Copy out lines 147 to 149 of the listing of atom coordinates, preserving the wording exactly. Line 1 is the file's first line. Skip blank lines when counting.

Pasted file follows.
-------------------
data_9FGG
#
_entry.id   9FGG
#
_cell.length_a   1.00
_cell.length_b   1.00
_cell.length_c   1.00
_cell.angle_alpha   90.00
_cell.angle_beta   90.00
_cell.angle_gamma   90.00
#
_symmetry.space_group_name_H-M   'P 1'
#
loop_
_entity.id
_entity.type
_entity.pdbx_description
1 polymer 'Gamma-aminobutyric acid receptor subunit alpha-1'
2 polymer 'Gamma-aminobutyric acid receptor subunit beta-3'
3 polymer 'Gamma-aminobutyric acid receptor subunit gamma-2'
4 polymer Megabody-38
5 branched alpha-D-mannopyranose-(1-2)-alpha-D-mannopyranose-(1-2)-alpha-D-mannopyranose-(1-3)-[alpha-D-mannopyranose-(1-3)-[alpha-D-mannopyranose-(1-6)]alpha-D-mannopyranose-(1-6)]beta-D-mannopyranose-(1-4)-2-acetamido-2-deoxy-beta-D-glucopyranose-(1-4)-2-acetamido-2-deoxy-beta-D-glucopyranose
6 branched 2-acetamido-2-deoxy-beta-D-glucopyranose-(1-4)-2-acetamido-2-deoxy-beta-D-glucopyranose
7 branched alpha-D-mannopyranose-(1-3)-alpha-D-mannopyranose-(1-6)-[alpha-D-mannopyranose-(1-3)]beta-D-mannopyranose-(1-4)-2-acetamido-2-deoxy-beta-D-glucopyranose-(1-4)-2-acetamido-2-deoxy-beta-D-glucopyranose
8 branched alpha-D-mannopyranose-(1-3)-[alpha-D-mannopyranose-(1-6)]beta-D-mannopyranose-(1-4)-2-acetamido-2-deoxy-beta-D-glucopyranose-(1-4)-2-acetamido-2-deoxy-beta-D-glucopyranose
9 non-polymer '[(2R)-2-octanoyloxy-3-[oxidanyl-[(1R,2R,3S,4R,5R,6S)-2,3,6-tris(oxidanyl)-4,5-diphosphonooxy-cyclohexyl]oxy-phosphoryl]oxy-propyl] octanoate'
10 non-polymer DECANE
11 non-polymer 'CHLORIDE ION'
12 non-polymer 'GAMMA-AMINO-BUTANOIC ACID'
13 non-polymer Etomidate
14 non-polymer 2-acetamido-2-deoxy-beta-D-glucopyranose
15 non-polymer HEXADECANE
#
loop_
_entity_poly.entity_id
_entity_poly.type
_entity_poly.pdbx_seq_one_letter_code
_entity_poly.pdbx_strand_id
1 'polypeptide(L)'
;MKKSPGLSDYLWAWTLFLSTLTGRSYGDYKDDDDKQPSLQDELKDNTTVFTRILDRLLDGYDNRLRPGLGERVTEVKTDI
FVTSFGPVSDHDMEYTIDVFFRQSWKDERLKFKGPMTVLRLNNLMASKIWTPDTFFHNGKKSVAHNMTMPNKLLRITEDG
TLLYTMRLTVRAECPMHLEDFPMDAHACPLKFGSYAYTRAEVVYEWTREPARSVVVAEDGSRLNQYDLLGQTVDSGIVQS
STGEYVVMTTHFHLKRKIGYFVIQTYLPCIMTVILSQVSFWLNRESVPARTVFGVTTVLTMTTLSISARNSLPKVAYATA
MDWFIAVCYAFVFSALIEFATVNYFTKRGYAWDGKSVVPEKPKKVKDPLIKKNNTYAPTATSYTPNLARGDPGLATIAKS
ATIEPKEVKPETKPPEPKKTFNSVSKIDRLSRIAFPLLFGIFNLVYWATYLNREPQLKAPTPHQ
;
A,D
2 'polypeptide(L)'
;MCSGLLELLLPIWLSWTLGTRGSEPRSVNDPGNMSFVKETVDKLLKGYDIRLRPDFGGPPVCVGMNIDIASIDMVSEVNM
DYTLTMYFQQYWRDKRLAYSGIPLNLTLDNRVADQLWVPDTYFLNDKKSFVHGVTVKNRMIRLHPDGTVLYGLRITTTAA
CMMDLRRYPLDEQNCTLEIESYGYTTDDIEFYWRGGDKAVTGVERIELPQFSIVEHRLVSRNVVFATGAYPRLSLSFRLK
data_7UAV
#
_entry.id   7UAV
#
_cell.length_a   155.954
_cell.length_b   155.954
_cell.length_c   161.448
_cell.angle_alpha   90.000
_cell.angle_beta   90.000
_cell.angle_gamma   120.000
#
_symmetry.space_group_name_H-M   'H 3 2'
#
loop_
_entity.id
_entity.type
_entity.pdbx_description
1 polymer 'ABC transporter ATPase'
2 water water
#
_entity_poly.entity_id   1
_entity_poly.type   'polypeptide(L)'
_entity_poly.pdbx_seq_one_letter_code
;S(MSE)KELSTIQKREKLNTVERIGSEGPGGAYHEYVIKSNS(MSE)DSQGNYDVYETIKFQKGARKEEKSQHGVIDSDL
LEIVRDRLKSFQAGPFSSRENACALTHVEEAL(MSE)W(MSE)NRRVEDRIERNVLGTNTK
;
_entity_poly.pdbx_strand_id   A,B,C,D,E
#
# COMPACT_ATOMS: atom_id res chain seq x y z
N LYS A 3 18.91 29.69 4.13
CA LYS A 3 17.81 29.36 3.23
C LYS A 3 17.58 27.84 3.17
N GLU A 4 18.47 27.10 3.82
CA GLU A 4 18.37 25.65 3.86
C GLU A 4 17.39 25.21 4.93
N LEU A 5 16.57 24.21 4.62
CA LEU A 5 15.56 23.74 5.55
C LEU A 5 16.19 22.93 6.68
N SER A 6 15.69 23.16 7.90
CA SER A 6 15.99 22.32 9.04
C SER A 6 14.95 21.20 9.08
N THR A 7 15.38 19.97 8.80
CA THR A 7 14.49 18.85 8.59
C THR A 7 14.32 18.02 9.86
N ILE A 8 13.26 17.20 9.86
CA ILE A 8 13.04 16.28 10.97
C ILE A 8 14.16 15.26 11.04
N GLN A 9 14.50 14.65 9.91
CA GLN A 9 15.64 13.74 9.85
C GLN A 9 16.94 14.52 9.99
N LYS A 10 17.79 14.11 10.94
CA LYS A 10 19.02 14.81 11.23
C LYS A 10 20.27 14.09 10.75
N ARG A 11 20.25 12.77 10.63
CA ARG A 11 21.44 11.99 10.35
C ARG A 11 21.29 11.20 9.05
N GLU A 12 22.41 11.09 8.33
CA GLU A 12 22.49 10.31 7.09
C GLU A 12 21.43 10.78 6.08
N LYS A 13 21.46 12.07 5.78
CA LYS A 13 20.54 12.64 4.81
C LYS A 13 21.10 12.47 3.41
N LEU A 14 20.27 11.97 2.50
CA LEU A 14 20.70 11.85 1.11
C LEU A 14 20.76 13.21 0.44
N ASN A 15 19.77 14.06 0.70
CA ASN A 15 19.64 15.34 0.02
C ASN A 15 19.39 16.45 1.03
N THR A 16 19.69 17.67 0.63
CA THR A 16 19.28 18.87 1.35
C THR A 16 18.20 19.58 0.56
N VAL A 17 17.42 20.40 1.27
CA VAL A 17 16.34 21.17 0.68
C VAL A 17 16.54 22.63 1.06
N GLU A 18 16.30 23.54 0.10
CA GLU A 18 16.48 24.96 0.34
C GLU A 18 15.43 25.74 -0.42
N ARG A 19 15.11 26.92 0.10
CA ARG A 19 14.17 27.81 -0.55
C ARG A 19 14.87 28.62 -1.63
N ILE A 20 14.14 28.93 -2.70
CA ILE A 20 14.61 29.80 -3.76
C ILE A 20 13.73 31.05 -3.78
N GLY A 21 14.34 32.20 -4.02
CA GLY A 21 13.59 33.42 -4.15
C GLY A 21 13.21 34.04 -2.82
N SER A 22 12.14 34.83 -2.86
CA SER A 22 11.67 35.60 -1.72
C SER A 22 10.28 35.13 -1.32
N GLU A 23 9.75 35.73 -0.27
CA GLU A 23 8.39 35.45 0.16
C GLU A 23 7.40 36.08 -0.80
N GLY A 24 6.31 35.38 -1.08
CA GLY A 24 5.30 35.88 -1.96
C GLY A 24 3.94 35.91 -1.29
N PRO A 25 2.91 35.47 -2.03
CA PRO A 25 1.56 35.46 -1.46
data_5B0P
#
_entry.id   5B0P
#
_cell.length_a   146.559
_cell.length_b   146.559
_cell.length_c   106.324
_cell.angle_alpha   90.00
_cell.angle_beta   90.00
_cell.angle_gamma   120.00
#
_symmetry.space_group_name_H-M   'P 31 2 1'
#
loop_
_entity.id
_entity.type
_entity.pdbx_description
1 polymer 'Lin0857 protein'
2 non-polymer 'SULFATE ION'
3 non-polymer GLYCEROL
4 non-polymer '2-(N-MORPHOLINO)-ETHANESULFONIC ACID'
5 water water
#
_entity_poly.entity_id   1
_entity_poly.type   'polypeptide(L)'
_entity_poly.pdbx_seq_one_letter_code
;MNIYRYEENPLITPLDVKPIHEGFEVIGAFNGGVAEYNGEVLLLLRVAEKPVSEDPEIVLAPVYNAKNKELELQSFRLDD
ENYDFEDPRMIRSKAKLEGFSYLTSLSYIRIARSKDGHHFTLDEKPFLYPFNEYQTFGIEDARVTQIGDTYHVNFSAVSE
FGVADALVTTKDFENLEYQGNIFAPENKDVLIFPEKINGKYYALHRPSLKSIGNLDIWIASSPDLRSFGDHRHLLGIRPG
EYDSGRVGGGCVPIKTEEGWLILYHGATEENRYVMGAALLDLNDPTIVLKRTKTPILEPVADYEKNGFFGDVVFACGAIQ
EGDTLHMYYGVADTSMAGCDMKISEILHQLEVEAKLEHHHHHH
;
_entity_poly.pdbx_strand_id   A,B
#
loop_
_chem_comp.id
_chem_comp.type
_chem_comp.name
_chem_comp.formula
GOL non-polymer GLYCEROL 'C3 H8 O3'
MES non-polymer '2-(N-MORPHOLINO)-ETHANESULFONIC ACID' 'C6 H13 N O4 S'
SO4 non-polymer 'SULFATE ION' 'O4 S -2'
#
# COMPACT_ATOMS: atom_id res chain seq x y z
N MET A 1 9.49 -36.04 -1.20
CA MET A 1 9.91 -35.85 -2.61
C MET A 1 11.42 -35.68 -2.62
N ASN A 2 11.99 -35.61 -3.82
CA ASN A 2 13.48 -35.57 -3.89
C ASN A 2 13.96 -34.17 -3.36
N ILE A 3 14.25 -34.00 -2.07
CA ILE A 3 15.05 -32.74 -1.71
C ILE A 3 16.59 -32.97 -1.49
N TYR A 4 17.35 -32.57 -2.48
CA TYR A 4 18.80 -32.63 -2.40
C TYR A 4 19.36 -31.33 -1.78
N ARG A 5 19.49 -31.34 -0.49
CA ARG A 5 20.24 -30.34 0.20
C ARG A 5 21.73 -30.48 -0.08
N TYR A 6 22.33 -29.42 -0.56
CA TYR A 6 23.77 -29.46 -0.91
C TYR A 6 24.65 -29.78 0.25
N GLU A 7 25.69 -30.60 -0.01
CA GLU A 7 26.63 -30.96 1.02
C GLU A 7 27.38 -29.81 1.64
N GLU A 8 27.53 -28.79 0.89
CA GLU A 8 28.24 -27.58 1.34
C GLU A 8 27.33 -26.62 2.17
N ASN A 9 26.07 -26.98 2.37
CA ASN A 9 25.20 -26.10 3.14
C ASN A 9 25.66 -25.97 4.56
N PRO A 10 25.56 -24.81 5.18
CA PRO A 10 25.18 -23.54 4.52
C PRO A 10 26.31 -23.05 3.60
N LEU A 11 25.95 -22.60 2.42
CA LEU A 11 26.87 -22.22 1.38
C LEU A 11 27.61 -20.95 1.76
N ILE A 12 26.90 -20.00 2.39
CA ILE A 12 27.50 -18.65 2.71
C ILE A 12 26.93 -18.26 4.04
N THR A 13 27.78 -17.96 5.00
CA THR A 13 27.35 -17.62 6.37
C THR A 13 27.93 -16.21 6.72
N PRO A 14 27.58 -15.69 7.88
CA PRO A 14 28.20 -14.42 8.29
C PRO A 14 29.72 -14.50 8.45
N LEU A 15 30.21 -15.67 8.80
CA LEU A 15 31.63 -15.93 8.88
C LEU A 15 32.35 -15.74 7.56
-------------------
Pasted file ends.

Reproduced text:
N PRO A 25 2.91 35.47 -2.03
CA PRO A 25 1.56 35.46 -1.46
data_5B0P